Europe modern architecture: The 10 most spectacular buildings

If you think Europe is all about castles and cathedrals, then feast your eyes on these striking feats of contemporary architecture.


One of the world's most striking and universally admired masterpieces of architecture helped revitalise a rundown Spanish port city when it was opened in 1997. It still seems extraordinarily inventive, displaying American architect Frank Gehry's signature use of random curves and light-filled interiors. The exterior, covered in titanium panels that resemble fish scales, changes colour as the sun moves through the day. Some architects hail it as our greatest contemporary building. See


Thanks to its sloping roofs that reach down to the ground, the home of Norway's national opera and ballet seems to rise straight from the waters of Oslo's fjord. Its coating of white aluminium, marble and granite suggests an iceberg. You can walk right onto and up its roof. Lobby windows soar 15 metres for uninterrupted water views, with the interior use of oak adding warmth to an otherwise chilly-looking building. See


Officially this football stadium, home to Bayern Munich, is covered in rhomboidal inflated ethylene-tetrafluoroethylene foil panels. Whatever, it's the biggest membrane shell in the world, formed from what look like giant, stitched-together bags of air that, when up close, are actually see-through. The facade is embedded with 300,000 LED lights that illuminate the exterior like a giant spaceship and allow it to change colour. Europe's largest carpark lies beneath. See


Just across the German border from Swiss city Basel, this is another brainchild of Frank Gehry, a deconstructed clump of ramps, blocks and towers in Cubist white. But it's just one of many extraordinary buildings on the grounds of furniture-maker Vitra – including a fire station described as a "frozen explosion", and a house of stacked, gabled oblongs with breathtaking cantilevers – that form a world-class collection of buildings by distinguished architects. See


Spain's third-largest city put itself on the map with this entertainment district's inventive architecture, all the more striking for its uniform whiteness and reflective blue pools. It includes an opera house and cultural centre that resembles a vast helmet; an IMAX theatre and planetarium that stares at you like a giant eye; and a museum of science said to resemble the skeleton of a whale. See


The modernist Atomium was constructed for the Brussels World Fair in 1958 when the structure of atoms was all the rage, but still looks futuristic. It consists of 18 huge stainless steel balls connected to form the shape of an iron crystal. Some of the spheres contain exhibition halls, including one that looks at the history of the building itself. The highest sphere has a restaurant with great views over the Belgian capital. See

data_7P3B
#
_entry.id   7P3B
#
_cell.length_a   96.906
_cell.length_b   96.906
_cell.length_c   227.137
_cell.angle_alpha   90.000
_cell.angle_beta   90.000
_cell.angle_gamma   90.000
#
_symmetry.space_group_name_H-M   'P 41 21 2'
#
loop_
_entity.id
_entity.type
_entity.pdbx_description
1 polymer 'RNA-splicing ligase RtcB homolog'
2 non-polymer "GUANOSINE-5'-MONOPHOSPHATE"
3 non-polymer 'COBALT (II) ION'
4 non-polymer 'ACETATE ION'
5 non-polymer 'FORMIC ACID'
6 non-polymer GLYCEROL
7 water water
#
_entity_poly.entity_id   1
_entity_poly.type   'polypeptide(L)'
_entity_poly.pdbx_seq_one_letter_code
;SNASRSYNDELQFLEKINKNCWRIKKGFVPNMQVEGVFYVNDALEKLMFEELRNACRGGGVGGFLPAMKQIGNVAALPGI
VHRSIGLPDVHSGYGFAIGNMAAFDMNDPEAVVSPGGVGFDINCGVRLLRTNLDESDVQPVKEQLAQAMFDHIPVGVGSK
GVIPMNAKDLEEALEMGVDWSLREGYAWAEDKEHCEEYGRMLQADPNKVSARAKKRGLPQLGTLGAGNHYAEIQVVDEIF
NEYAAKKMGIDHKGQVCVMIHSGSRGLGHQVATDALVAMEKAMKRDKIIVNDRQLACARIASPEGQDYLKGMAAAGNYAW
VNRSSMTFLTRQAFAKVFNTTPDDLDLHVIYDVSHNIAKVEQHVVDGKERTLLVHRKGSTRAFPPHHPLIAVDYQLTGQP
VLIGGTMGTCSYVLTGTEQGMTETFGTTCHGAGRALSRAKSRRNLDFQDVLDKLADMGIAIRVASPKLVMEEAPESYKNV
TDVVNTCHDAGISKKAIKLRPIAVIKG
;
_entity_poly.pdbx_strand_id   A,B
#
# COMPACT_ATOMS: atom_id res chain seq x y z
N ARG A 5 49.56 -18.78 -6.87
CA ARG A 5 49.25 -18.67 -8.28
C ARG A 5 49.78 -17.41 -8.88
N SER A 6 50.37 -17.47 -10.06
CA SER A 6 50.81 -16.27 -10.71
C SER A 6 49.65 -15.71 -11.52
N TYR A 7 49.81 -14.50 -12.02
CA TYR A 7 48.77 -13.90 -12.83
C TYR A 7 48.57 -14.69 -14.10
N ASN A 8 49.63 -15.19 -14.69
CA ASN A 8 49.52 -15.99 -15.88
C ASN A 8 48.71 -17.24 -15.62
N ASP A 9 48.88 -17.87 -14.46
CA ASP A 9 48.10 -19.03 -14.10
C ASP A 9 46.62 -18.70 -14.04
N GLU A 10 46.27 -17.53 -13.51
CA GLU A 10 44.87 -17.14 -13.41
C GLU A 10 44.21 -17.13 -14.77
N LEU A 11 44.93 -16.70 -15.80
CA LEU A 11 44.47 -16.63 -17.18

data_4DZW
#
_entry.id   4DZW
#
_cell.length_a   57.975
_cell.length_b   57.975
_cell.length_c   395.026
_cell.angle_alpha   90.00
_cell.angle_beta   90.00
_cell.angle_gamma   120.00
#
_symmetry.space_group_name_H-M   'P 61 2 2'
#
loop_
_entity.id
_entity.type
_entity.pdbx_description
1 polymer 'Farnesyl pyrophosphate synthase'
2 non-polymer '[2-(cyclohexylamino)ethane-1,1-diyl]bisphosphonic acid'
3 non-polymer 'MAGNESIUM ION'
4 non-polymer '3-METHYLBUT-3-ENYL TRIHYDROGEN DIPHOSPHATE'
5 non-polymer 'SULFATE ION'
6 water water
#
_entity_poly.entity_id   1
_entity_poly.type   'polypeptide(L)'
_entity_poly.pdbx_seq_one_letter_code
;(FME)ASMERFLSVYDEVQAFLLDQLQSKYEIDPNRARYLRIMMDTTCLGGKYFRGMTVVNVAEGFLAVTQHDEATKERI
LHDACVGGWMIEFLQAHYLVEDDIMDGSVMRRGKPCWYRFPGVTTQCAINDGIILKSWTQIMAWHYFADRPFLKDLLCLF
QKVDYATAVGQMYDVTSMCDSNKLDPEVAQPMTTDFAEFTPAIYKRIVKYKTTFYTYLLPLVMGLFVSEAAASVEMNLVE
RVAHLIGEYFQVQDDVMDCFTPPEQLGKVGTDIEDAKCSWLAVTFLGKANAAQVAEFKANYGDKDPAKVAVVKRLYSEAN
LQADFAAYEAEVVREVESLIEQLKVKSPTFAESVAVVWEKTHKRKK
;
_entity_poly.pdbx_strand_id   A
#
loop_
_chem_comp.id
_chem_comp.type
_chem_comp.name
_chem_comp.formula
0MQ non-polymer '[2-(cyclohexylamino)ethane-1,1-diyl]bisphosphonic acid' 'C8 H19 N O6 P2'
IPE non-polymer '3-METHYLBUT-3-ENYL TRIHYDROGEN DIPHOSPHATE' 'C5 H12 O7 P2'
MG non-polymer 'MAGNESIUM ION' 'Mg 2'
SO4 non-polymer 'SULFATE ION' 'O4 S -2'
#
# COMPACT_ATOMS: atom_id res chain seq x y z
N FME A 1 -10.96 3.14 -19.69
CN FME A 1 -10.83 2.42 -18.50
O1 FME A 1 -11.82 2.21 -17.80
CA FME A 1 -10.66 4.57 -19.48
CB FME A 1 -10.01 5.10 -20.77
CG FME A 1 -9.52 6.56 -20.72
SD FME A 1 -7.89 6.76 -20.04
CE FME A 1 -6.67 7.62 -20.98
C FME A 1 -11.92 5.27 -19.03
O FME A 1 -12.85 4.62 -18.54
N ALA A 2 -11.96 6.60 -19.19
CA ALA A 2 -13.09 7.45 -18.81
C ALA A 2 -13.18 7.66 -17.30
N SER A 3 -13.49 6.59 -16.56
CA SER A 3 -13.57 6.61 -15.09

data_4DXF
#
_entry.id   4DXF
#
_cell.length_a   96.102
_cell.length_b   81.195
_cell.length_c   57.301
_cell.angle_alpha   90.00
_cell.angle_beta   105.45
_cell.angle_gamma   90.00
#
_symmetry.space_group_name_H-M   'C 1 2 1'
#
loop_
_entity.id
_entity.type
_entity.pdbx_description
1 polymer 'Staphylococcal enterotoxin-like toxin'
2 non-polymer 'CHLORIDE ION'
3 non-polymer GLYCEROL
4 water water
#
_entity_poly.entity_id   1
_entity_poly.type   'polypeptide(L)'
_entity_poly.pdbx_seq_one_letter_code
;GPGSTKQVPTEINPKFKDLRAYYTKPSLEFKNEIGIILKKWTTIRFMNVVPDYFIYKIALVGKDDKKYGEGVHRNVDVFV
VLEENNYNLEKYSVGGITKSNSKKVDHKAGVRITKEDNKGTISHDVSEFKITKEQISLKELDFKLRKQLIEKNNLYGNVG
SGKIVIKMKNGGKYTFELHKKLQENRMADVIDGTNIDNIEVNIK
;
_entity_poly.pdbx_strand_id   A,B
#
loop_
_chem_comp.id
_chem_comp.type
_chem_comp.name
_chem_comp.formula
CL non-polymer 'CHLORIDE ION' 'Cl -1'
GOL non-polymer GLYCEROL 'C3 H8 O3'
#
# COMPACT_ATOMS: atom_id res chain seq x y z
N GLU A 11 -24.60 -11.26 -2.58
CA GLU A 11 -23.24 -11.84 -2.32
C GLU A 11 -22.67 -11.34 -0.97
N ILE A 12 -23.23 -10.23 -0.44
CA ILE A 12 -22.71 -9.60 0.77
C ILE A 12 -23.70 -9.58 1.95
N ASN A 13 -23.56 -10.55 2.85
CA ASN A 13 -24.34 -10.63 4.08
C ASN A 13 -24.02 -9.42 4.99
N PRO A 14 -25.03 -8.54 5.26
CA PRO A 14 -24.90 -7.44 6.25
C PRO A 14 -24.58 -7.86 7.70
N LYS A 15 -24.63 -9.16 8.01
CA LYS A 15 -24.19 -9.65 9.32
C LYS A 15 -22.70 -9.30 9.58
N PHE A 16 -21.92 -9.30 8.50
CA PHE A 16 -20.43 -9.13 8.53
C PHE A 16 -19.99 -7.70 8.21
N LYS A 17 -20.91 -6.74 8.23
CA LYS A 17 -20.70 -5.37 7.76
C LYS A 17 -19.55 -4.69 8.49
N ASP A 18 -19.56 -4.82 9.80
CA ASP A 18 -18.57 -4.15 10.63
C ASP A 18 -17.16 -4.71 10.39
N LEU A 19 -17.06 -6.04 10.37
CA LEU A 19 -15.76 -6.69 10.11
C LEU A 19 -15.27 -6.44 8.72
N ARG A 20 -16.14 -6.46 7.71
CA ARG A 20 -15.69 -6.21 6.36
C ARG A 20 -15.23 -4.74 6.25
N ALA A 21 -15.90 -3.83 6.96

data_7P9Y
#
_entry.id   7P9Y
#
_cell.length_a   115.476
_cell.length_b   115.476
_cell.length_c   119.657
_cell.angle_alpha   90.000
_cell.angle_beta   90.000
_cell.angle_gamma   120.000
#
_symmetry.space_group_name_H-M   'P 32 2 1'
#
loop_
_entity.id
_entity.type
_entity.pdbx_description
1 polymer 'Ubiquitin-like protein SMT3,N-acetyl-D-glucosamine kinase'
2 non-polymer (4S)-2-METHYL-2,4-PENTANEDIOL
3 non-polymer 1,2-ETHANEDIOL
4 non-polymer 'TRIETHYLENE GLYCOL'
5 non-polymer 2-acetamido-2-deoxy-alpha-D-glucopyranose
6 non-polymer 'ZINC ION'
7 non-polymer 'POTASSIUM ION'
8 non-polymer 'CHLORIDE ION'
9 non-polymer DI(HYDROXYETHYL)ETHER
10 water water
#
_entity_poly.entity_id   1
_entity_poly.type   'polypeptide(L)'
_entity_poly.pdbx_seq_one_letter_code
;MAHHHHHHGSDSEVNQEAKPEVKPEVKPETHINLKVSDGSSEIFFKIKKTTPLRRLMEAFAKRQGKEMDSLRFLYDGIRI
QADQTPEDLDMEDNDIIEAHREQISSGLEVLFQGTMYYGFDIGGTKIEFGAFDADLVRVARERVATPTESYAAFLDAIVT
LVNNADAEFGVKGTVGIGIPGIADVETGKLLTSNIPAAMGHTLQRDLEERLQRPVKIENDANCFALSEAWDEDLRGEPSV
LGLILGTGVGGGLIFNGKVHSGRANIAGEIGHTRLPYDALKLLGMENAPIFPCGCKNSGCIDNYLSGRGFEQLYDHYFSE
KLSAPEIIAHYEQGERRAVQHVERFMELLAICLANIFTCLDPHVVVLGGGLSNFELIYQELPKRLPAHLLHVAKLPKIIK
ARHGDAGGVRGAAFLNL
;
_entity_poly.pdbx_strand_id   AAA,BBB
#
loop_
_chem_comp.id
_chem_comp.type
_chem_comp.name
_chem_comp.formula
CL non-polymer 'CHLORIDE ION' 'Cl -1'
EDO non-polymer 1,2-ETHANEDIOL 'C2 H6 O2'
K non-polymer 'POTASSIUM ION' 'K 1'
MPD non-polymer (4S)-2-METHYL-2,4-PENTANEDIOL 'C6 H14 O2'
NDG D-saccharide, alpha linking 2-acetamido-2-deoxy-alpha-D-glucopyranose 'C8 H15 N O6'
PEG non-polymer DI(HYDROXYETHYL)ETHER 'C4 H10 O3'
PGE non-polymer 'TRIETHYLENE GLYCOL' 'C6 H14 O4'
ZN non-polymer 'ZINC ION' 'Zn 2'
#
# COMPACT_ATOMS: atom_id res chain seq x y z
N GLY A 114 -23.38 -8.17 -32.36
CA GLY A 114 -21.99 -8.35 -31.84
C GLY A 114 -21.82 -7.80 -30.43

Snuggled up to traditional gabled Austrian houses with sloping red roofs, Kunsthaus Graz is an organic-looking blue blob of acrylic glass with protruding nozzles (actually light wells), and resembles some strange underwater creature. At night, fluorescent rings on its facade create coloured patterns and occasional messages. The eye-popping building – a fine example of what is sometimes called "blob architecture" – houses a contemporary art museum. Sunday architectural tours are conducted in English. See


This national museum for contemporary art and architecture was designed by famed British-Iraqi architect Zara Hadid, and many consider it one of her best works. It's essentially a series of overlapping and intersecting tubes inside a curved outer envelope that create a sense of movement and flow. Huge cantilevers are dramatic. The building is mostly concrete with the odd appearance of black steel, and occasional slits allowing views to the outside. See



Less excitingly known as the Nationale-Nederlanden after the insurance company that paid for it, this building – inspired by Fred Astaire and Ginger Rogers – appears to wobble thanks to its 99 concrete panels, all differently shaped and angled. Moulding undulates, and the windows are unaligned, catching light and shadow. It provides a controversial clash to Prague's otherwise many Gothic and Baroque buildings, and contains a restaurant, bar and hotel. See


This office and residential complex has a hollowed-out, tunnel-like interior and resembles a giant horseshoe in grey stone. That in itself is remarkable, but what really makes passers-by pause is that the building's interior arch, which shelters a market and food hall, is entirely covered with a giant 3D artwork on perforated aluminium panels depicting exuberant flora and fauna. It lays claim to being the world's largest artwork. See